Jarvis General Hospital
April 27, 1864
Dear Madam, Yours of the 21st came to hand and I seat myself to answer it. It found me in good health. I was happy to know that you had received my letter. As to the care he is getting, I can’t say what kind it is. While I was with him he got as good care as I could give him but you must recollect that we was amongst Rebels and has not the means of taking care of a sick person as he should be. As to his recovery, I will give you my opinion candidly which I suppose you will not blame me for. My opinion is that your son Lucian Hubbard has expired ‘ere this. I don’t think he could survive 48 hours when I left him. This is only my opinion of course. I may be mistaken.
He was in very good spirits and said he would get well and get home yet when I bid him goodbye. He told me to tell you not to fret about him—that he would be home yet, and that he shouldn’t forget to write to me—his friend he called me—and which I tried to prove. It moved me with pity and tears to leave him there. May God take care of him.
The best way of you finding about him I will tell you, You had better write a letter to Dr. William Semple, Surgeon-in-charge, Hospital 21, Richmond, Va. Enquire of him—your boy. He is a very fine man and will give you information concerning him. Let your letter to him be short. No contraband news. Also let them be unsealed. Your requests are cheerfully complied with and I only wish I could answer them more satisfactorily for you and myself. I thank you for your interest expressed in my welfare in getting out of the Southern Confederacy safe. Let me assure you that it will afford me great pleasure to give you more information that I have as may yet concerning your beloved boy which I always felt an interest in.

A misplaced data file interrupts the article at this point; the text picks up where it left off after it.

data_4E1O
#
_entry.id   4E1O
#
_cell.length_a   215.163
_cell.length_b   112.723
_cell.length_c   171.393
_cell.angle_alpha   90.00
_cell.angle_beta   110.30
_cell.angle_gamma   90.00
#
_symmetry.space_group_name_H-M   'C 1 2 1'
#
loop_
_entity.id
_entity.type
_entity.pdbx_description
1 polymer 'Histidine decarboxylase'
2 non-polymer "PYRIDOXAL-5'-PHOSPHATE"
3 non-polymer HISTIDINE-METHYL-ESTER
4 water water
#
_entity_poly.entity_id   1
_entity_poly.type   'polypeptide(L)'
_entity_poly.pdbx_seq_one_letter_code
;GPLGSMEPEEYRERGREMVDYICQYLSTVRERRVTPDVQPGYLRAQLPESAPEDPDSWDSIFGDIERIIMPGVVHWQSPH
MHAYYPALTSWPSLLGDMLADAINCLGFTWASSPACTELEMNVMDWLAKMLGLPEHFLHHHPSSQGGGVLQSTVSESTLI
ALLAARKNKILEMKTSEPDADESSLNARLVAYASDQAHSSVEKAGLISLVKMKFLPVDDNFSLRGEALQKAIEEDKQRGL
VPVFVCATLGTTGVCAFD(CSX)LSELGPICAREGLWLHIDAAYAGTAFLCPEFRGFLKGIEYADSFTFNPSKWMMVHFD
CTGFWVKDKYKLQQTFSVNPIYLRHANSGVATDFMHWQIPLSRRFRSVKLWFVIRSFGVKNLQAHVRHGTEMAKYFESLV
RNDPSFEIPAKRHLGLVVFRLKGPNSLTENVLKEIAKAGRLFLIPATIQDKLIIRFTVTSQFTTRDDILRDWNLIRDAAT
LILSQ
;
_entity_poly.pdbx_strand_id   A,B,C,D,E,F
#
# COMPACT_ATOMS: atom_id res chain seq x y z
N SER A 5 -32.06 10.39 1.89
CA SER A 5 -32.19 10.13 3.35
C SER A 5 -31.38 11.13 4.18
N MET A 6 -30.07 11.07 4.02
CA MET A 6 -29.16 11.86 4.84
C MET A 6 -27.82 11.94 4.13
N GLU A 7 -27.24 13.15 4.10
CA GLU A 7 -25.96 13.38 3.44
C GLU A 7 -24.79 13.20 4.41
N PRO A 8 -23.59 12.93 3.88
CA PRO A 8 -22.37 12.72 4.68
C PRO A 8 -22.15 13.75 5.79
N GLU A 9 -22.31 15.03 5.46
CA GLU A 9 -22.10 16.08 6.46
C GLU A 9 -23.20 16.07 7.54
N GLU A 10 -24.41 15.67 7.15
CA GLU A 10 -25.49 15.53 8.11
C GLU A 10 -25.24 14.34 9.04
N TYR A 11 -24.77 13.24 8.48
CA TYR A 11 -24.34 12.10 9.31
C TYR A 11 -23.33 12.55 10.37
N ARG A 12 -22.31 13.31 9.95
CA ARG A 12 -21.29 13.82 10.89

Hoping that this may find you and your family in good health and that God in His all wise providence may restore your boy safe to you once more, I remain your obedient servant, — John L. McGuire, Jarvis Gen’l Hospital, Ward 15, Baltimore, Maryland